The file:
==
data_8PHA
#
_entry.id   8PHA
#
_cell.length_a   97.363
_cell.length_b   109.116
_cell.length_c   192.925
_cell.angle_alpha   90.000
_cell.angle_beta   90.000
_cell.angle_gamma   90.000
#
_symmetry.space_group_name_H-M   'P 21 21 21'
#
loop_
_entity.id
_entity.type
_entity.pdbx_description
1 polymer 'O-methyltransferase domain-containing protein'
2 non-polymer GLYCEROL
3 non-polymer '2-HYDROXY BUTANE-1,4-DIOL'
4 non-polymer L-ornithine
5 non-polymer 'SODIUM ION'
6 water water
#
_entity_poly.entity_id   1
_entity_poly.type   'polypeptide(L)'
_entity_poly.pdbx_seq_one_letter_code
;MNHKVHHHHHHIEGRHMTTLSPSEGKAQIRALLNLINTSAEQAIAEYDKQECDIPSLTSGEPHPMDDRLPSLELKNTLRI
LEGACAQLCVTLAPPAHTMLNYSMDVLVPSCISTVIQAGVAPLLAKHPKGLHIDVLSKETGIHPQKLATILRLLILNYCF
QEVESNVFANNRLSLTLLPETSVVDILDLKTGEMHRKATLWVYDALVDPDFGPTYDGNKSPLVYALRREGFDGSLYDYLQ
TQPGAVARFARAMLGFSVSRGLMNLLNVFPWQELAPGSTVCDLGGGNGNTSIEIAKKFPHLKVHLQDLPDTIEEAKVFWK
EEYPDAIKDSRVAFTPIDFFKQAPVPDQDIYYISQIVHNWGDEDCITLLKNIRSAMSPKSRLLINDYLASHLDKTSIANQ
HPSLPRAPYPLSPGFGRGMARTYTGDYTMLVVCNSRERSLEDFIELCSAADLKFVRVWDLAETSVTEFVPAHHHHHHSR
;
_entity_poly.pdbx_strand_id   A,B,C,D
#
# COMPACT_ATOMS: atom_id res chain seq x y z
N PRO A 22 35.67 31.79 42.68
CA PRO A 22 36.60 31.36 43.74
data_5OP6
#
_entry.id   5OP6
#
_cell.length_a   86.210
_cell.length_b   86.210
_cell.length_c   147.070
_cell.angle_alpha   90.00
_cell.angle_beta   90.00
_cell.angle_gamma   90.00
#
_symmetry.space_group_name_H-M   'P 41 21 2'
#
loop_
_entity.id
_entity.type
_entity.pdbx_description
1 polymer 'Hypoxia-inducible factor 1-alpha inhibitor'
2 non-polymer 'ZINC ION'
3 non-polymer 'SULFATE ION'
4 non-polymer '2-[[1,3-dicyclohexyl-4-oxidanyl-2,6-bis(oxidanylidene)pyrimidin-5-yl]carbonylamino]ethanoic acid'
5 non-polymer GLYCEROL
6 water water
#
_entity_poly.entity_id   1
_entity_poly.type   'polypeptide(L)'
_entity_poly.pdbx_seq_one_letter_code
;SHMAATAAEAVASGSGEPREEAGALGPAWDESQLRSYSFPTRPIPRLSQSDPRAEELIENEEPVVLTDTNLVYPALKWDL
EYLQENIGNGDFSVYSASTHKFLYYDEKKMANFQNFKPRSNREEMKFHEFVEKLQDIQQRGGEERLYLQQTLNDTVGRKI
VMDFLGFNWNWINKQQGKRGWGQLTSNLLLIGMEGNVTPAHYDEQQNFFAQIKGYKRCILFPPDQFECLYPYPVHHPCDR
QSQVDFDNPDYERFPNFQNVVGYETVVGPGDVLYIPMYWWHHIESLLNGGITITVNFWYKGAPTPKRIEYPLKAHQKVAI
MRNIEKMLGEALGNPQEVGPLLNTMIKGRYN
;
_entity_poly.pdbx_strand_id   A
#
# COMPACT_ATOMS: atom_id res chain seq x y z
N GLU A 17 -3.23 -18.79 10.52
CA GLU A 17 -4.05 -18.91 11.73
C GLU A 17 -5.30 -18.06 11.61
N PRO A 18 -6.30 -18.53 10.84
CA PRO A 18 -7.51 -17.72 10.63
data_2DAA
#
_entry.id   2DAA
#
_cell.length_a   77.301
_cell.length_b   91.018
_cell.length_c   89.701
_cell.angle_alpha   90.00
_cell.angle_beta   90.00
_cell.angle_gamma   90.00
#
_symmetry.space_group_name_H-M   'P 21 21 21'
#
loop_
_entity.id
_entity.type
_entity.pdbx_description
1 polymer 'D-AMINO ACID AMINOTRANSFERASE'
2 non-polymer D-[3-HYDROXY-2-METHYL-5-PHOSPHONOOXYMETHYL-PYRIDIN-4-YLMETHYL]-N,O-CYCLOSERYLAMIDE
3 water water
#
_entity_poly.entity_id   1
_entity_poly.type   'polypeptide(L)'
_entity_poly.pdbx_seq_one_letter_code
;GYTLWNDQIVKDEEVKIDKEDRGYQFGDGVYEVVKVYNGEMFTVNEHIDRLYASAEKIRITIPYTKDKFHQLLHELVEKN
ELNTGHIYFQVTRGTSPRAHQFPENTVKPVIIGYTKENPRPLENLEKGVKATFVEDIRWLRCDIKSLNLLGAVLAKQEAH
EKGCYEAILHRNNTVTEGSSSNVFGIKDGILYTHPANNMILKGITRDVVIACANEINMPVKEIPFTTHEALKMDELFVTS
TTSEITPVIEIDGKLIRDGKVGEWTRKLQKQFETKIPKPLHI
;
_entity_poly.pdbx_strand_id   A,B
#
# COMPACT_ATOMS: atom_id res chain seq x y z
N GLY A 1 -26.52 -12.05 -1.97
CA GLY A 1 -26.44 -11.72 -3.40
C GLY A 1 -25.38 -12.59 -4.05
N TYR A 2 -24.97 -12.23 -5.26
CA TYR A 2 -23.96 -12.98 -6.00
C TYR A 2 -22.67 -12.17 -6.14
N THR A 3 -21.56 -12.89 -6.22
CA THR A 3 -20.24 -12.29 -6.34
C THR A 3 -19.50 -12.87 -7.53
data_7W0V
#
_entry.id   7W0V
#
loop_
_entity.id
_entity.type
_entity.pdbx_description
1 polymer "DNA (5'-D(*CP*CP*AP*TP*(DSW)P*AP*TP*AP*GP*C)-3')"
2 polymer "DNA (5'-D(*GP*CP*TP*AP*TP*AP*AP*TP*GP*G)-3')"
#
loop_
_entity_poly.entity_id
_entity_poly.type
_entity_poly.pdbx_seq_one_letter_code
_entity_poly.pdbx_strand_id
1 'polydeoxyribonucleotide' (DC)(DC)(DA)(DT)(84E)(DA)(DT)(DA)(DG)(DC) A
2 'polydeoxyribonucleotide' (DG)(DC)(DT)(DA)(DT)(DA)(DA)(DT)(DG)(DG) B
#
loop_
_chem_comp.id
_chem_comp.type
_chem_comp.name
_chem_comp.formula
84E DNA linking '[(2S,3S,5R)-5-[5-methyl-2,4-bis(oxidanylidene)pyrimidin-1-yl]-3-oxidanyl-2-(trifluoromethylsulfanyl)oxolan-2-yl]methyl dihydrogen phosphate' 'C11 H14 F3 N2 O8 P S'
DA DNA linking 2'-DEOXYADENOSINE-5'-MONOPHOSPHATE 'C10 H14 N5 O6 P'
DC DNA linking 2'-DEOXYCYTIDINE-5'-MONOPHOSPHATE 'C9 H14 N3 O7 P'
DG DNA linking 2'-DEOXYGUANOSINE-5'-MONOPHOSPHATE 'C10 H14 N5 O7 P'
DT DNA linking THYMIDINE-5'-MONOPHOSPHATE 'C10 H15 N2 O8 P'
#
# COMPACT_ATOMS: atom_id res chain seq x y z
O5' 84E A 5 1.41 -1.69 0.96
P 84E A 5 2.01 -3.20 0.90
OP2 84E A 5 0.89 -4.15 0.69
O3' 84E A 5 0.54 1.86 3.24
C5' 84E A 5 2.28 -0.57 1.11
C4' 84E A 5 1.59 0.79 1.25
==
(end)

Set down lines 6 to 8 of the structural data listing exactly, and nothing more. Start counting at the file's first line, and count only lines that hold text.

_cell.length_b   109.116
_cell.length_c   192.925
_cell.angle_alpha   90.000